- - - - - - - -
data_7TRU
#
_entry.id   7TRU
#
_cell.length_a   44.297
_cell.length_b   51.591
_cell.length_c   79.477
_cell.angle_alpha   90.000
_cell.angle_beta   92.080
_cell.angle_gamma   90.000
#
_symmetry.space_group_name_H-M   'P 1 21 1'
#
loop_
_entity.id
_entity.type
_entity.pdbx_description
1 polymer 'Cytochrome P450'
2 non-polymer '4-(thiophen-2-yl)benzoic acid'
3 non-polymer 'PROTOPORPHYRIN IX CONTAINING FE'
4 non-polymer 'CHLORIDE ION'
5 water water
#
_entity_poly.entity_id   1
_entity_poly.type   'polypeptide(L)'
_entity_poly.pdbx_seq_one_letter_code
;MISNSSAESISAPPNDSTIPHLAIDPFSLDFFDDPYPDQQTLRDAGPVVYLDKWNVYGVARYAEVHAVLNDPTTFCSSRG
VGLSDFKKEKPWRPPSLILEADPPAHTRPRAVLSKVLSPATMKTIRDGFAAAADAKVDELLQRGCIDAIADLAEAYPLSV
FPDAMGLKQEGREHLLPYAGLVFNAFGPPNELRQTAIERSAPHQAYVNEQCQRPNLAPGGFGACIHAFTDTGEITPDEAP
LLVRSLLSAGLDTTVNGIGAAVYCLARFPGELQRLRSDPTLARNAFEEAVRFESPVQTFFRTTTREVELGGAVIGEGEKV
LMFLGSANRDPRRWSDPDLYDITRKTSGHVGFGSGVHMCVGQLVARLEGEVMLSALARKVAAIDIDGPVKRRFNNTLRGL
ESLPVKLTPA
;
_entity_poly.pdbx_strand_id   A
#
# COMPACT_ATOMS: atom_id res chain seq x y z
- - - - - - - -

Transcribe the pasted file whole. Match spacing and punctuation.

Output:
data_7TRU
#
_entry.id   7TRU
#
_cell.length_a   44.297
_cell.length_b   51.591
_cell.length_c   79.477
_cell.angle_alpha   90.000
_cell.angle_beta   92.080
_cell.angle_gamma   90.000
#
_symmetry.space_group_name_H-M   'P 1 21 1'
#
loop_
_entity.id
_entity.type
_entity.pdbx_description
1 polymer 'Cytochrome P450'
2 non-polymer '4-(thiophen-2-yl)benzoic acid'
3 non-polymer 'PROTOPORPHYRIN IX CONTAINING FE'
4 non-polymer 'CHLORIDE ION'
5 water water
#
_entity_poly.entity_id   1
_entity_poly.type   'polypeptide(L)'
_entity_poly.pdbx_seq_one_letter_code
;MISNSSAESISAPPNDSTIPHLAIDPFSLDFFDDPYPDQQTLRDAGPVVYLDKWNVYGVARYAEVHAVLNDPTTFCSSRG
VGLSDFKKEKPWRPPSLILEADPPAHTRPRAVLSKVLSPATMKTIRDGFAAAADAKVDELLQRGCIDAIADLAEAYPLSV
FPDAMGLKQEGREHLLPYAGLVFNAFGPPNELRQTAIERSAPHQAYVNEQCQRPNLAPGGFGACIHAFTDTGEITPDEAP
LLVRSLLSAGLDTTVNGIGAAVYCLARFPGELQRLRSDPTLARNAFEEAVRFESPVQTFFRTTTREVELGGAVIGEGEKV
LMFLGSANRDPRRWSDPDLYDITRKTSGHVGFGSGVHMCVGQLVARLEGEVMLSALARKVAAIDIDGPVKRRFNNTLRGL
ESLPVKLTPA
;
_entity_poly.pdbx_strand_id   A
#
# COMPACT_ATOMS: atom_id res chain seq x y z